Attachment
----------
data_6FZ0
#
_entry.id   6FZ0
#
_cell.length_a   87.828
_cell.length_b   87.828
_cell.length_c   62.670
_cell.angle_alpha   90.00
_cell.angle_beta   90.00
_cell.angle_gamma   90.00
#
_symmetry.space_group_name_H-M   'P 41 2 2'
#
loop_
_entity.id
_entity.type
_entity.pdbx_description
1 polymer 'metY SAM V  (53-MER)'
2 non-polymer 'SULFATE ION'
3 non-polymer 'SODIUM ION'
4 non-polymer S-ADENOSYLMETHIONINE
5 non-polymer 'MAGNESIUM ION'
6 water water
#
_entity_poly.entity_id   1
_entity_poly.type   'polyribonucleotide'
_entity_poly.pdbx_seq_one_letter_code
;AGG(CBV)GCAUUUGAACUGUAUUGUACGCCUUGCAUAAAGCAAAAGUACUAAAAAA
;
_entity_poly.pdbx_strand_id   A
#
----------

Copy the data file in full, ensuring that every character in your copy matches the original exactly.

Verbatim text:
data_6FZ0
#
_entry.id   6FZ0
#
_cell.length_a   87.828
_cell.length_b   87.828
_cell.length_c   62.670
_cell.angle_alpha   90.00
_cell.angle_beta   90.00
_cell.angle_gamma   90.00
#
_symmetry.space_group_name_H-M   'P 41 2 2'
#
loop_
_entity.id
_entity.type
_entity.pdbx_description
1 polymer 'metY SAM V  (53-MER)'
2 non-polymer 'SULFATE ION'
3 non-polymer 'SODIUM ION'
4 non-polymer S-ADENOSYLMETHIONINE
5 non-polymer 'MAGNESIUM ION'
6 water water
#
_entity_poly.entity_id   1
_entity_poly.type   'polyribonucleotide'
_entity_poly.pdbx_seq_one_letter_code
;AGG(CBV)GCAUUUGAACUGUAUUGUACGCCUUGCAUAAAGCAAAAGUACUAAAAAA
;
_entity_poly.pdbx_strand_id   A
#